Most deeply-embedded in human cultures are the beliefs and narratives that underlie our subconscious cognitive biases and limitations, rooted in our ancient experiences and fears of “the other” tribe, sect, cult, or ethnic group. Behavioral scientists are uncovering these brain structures, endocrine systems, and emotional states and how they shape our social and economic structures. This is helping us understand the motivations of power, ego and domination hierarchies based on patriarchy, gender, race and ethnicity. All this is deeply concealed in economic texts which assume that human nature is based on greed and self-interest in competition for scarce resources. The new understanding beyond scarcity is based in increasingly knowledge-based societies where information is “non-rival”, i.e. if your give me information, this benefits me but you also still have it and our knowledge can be expanded ad infinitum by sharing. Meanwhile, obsolete economic textbooks categorize cooperative, caring work in families: raising children, maintaining households, caring for the sick and elderly, community volunteering (assumed as women’s work) as “non-economic” because it is unpaid.
This patriarchal legacy, is due to earlier biological conditions of male and female roles and the decades of nurturing needed for human maturation. This circumscribed women’s roles reproducing our species while male skills were honed in hunting, protection of the tribe and territorial conflict. Today the universal right of habeas corpus to own one’s own body includes all humans regardless of gender (although still not recognized for women by some religious sects). This law needs extending to recognize ownership of our brains and information in today’s digital societies. Technologies of contraception and these advances in human rights are bringing women into equal roles in most organizations and societies. Yet we still see the earlier cognitive biases emerging in patriarchal backlashes opposing women’s leadership now evident in science, technology, governments, finance, business, law, academia and belatedly in corporations and some male-dominated countries. Anand Giridhararas examines how global patriarchal elites maintain control through markets, networks of corporate and financial executives meeting in exclusive clubs and venues.
Governments and politicians will increasingly face women’s demands for relieving their unfair family burdens with more shared family leave, childcare, public social programs, safety-nets, healthcare, education and environmental protection. Patriarchal libertarians, their advocates and organizations will continue to oppose such government infrastructure they label “The Nanny State”, possibly reflecting their early childhood experiences of “Mommy’s” control over them, however necessary.
Examples of these subconscious gender politics were evident in the US 2016 elections, where many older voters (including older white women committed to being housewives dependent on their male providers) stated that they could not conceive of a woman being president and that they voted for Trump as a sort of “Daddy”. These “Mommy- Daddy” themes and double-standards are still present in US politics, for example, pitting US Speaker Nancy Pelosi against Donald Trump in advertising and campaigns and having the response to Trump’s belated 2019 State of the Union speech given by a powerful African American leader, Tracy Abrams. The spectacle of leaders accused of racism and sexism in Virginia exposes the underside of US history — also illustrating how male privileges persist in patriarchies.
A new, deeper, painful politics recognizing our cognitive limitations and biases is now emerging. Our global connectivity at every level is driving all our various extended human relationships toward greater maturity as we recognize that “the other” is now our neighbor. Short-term profit-seeking economic globalization and money-measured GDP growth goals, led to global financialization, which exploits real economies. Meanwhile entrenched elites and long-standing political conflicts over resources have driven millions from their ancestral homes looking for safety and a better life. In the USA, we are beginning to acknowledge that the only citizens who can claim original status are Native American people and that we must now learn the full underside of our history, as recounted by historian Jill Lepore in “These Truths” (2018).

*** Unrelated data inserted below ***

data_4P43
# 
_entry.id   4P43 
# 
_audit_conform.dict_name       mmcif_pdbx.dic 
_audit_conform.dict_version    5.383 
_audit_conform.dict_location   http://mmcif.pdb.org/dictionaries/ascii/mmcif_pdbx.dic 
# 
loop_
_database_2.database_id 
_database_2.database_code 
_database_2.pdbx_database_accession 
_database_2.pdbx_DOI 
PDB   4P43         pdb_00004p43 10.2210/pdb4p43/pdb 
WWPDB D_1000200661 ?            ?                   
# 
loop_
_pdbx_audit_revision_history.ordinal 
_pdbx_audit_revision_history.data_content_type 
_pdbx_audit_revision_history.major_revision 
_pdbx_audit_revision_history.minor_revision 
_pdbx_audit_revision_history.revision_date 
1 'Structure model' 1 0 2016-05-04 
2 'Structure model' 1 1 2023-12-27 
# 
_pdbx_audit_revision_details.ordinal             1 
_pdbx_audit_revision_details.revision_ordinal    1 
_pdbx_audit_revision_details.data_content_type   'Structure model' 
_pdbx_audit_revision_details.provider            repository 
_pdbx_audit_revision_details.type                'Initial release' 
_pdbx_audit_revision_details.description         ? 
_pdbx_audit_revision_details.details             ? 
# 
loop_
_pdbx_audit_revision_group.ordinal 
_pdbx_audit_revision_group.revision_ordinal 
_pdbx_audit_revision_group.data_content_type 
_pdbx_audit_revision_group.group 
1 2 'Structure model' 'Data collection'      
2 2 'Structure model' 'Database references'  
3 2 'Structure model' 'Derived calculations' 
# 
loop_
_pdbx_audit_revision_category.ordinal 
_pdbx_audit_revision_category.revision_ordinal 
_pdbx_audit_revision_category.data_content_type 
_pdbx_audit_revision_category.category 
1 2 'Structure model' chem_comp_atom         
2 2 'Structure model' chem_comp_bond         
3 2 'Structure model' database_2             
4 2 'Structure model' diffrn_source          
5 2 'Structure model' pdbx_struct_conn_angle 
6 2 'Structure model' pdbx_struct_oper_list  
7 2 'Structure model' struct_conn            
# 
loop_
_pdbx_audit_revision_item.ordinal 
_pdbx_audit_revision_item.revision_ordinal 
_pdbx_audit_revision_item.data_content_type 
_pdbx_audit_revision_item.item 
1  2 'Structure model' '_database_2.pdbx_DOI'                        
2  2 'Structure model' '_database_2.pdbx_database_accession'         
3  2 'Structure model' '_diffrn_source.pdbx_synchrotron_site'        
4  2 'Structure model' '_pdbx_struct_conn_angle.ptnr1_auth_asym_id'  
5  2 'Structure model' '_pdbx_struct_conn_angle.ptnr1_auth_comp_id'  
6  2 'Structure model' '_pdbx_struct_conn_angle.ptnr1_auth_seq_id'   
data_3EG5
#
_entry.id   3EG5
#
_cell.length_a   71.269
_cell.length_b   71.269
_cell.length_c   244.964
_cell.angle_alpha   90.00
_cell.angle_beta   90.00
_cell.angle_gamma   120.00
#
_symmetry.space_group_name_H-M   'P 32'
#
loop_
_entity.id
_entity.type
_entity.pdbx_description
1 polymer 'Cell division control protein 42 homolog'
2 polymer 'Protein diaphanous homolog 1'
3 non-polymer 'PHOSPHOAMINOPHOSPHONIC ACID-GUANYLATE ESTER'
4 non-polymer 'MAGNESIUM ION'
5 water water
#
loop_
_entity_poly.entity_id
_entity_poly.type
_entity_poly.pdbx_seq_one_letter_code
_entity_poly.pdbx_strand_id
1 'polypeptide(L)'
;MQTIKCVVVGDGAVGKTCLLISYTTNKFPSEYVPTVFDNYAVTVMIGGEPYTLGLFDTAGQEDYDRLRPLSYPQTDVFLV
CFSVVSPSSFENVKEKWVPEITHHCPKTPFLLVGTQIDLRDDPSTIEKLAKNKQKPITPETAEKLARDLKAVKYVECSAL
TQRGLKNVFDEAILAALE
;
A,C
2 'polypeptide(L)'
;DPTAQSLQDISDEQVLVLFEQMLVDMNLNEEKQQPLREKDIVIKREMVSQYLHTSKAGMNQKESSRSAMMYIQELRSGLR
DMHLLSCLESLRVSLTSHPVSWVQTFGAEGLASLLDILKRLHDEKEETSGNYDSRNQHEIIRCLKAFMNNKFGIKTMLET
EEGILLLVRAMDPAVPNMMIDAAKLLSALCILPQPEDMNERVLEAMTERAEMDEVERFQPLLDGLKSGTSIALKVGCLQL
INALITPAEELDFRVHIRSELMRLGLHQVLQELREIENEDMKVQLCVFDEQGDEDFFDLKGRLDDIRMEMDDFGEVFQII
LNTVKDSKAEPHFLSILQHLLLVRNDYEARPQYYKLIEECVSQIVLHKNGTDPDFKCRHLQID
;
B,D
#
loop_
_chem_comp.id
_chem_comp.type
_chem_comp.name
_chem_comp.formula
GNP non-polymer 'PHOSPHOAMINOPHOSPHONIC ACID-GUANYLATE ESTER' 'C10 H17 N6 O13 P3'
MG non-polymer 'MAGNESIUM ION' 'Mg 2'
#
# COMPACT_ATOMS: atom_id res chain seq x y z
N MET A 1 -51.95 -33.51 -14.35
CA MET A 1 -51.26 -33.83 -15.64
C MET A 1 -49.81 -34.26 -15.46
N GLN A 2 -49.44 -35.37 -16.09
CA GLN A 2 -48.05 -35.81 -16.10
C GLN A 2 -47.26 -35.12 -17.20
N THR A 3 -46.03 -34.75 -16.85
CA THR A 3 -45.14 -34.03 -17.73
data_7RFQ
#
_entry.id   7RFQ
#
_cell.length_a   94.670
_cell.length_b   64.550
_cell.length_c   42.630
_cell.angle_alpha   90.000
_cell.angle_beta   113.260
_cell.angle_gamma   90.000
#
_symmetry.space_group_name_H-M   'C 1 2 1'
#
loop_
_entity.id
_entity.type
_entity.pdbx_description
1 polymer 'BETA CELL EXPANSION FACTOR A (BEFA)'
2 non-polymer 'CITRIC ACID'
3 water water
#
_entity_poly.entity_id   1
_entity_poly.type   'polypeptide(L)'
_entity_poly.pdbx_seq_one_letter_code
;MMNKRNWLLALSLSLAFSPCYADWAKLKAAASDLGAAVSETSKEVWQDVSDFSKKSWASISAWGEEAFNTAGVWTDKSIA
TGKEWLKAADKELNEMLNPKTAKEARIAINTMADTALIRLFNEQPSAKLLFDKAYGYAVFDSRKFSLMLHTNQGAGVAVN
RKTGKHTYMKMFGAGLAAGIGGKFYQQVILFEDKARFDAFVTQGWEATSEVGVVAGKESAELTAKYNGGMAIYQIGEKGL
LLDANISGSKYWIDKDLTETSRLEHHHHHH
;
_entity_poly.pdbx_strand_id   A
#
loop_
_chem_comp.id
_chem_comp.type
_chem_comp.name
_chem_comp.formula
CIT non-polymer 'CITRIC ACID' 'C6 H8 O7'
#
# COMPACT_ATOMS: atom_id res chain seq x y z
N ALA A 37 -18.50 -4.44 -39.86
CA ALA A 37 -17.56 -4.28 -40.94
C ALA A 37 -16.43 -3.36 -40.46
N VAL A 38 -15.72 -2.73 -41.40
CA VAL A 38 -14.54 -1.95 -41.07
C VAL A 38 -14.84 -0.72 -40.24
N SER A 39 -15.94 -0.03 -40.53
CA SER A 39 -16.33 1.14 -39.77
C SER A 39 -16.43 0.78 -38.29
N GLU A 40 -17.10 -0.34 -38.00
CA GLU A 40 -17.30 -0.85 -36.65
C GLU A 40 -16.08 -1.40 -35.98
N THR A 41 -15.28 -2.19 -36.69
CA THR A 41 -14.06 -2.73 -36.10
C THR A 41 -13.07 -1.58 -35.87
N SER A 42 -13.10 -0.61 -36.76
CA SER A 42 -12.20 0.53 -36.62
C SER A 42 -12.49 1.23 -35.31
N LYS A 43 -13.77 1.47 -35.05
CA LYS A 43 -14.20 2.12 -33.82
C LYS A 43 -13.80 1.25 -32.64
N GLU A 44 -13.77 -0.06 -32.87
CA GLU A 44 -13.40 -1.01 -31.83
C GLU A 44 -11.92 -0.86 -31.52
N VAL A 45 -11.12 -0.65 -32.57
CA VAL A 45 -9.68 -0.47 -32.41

The many aspects of global connectivity, with all its promise, will need careful governance, with full assessments of all technological components and their social and environmental impacts, in order to steer humanity toward long term public goals. A hopeful sign of political maturity are the efforts in the USA to re-launch the Office of Technology Assessment (OTA), which collated the best research from US universities, think tanks and other civic and professional groups to inform the US Congress of the likely longer term social and environmental effects of new technologies before they were deployed by profit-making private interests. This kind of assessment might have steered Silicon Valley away from its disastrous business models based on selling users’ date to advertisers and markets. The earlier subscription-based models did not require advertising to hype profits to please shareholders. Many such models can be cooperatives or run by municipalities already offering broadband and electricity services. Today, more people are employed in cooperative enterprises worldwide than in all the for-profit corporations combined. My further assessment of these issues is in “The Future of Democracy Challenged in the Digital Age”.
The stakes for our common human future on this planet are higher than ever, and as Albert Einstein reminded us that the race is now between education and survival or extinction. We already possess all the technological tools, innovative social strategies and human knowhow to achieve more equitable, sustainable global societies Needed now are willpower, democratic political leadership and widespread participatory vision. The invocation “E Pluribus Unum” (out of many, one) may take on global meaning.
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Hazel Henderson, is CEO of Ethical Markets Media Certified B. Corporation, USA, author of many books and served on the US Technology Assessment Advisory Council of the Office of Technology Assessment. She has many honorary degrees, is a Fellow of the World Academy of Art & Science; of Britain’s Royal Society for the Arts and a Member of the Club of Rome. Her books are published in many languages.